[November 29, 2021] No one likes a fraud; a person who pretends to be someone or something they are not. Perhaps this dislike is innate to humans, or maybe learned, but being a fraud means breaking the most critical element of humanness; trust.
A Canadian medical researcher who rose to become the nation’s top voice on indigenous health has been ousted from her government job and her university professorship — after suspicious colleagues investigated her increasingly fanciful claims of Native American heritage and learned she was a fraud.1
Many years ago, when I was a Major and part of a training unit, a Colonel turned out to be a fraud. How, we asked, could someone pull off such a high-level deception and get away with it for years? But, the man was a fraud. He was good at coordinating many different military elements, bringing them together to conduct an extensive, complex military training exercise. Someone decided one day to look into the man’s past. He was arrested for impersonating a U.S. Army officer and sent to prison.
We can all be fooled by almost anyone who poses as something they are not. All human relationships involved, at their core, an element of trust. When trust is missing, bad things happen. I’ve written on the importance of trust on many occasions (see link here, here, and here). Trust is not easy to build and yet easily lost.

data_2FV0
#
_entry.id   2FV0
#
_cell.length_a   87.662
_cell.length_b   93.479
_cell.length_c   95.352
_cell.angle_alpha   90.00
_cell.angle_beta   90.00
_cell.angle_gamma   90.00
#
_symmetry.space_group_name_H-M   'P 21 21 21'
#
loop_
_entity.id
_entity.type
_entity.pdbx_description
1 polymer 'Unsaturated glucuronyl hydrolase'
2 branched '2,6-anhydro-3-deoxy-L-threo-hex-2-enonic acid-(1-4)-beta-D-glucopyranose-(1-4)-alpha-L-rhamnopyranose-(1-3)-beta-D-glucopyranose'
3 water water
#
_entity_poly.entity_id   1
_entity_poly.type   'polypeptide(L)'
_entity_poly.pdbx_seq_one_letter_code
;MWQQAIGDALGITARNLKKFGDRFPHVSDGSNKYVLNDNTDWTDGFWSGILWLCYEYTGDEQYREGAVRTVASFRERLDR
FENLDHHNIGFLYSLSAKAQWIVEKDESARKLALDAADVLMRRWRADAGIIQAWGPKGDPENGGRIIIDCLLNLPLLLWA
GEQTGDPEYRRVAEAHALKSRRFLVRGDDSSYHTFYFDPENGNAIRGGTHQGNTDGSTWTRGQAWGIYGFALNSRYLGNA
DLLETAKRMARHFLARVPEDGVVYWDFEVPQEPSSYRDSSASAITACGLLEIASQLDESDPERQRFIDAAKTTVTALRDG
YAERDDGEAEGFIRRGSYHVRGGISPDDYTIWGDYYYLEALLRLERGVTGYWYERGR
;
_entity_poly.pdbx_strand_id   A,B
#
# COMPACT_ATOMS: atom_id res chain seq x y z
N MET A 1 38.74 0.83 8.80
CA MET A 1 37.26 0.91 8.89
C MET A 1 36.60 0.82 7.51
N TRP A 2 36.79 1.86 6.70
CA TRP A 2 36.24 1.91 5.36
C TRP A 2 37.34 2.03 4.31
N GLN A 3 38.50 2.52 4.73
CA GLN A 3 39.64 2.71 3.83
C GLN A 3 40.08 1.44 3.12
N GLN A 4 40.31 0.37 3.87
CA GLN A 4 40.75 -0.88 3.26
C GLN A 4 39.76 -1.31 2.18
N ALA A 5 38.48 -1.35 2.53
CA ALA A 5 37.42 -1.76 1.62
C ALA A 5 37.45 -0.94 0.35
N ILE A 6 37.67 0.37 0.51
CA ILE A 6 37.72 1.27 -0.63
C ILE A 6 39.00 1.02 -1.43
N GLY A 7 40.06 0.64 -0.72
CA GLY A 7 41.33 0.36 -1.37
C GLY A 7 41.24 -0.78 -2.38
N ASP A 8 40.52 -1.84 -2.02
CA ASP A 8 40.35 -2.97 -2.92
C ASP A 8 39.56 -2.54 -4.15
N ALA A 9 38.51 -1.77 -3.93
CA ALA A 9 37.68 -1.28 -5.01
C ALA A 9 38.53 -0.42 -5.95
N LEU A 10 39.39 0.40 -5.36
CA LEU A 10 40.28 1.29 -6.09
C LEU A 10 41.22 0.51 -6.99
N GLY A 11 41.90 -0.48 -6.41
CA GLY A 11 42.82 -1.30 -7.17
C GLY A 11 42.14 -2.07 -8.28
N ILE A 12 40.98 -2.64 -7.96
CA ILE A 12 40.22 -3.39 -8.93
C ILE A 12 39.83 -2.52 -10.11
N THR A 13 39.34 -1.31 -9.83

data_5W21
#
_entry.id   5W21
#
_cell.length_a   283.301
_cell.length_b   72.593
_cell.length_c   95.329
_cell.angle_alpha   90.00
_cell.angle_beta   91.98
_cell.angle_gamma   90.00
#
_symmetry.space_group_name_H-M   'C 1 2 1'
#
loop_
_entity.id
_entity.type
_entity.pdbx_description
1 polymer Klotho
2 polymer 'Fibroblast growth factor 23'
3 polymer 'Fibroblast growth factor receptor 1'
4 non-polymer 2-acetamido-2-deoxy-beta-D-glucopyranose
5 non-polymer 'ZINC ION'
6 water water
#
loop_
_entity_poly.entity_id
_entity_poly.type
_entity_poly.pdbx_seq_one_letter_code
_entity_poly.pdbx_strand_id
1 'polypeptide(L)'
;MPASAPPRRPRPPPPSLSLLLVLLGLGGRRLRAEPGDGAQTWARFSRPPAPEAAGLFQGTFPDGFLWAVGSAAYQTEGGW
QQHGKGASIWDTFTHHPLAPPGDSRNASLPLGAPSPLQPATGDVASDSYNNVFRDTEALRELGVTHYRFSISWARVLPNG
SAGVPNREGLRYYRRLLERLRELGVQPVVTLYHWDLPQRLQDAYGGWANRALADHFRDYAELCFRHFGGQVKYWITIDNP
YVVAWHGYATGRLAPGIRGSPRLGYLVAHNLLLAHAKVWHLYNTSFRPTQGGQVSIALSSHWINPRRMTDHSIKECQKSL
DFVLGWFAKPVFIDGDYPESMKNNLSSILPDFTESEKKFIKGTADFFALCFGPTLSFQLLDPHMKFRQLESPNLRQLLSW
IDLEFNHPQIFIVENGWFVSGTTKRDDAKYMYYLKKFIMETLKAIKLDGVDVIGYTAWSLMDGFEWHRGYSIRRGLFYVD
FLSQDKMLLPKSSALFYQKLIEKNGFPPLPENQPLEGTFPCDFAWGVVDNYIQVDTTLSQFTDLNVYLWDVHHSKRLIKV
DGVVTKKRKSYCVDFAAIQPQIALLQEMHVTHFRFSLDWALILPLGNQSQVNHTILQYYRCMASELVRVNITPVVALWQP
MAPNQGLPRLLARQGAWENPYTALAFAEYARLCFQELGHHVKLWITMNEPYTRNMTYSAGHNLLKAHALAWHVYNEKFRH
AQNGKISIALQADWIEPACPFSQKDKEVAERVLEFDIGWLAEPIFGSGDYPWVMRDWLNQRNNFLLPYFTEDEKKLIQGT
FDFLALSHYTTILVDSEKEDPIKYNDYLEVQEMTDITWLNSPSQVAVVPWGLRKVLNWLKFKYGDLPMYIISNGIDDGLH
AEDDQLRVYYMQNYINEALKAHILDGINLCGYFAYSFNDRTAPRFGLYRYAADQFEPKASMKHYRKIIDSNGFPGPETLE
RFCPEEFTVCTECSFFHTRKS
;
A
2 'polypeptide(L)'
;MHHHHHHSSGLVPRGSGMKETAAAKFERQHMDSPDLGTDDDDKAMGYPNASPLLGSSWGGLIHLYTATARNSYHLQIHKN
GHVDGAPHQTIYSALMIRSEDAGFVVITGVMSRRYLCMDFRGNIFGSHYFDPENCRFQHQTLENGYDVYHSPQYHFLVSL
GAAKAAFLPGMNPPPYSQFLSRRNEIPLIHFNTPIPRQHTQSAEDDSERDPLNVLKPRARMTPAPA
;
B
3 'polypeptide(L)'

Being a fraud is not something new in the human experience. We see it written about in early philosophical discussions, in the Bible, and other ancient texts. Some compare fraud to the early practices of propaganda, purposeful deception, trickery, deceit, hoaxes, scams, and even protection rackets.
Leaders build their place on being trusted to do what is right (morally and efficiently). The greatest frauds of all time are those who were in leadership positions and were discovered.
There are many infamous frauds; Charles Ponzi, Victor Lustig (who “sold” the Eiffel Tower), Kenneth Lay (Enron), and Bernie Madoff. And, it does not have to involve money. In 1908, there were false claims that Frederick Cook reached the north pole before Robert Peary. Today, there is doubt whether either man did so.
And, like the claims of American Indian ancestry, as we see in the Canadian medical researcher or Elizabeth Warren (U.S. presidential candidate), can lead to fraud. Being a fraud is as old a story as human existence. Our lesson, beware!!
Please read my new book, “Our Longest Year in Iraq,” at Amazon (link here).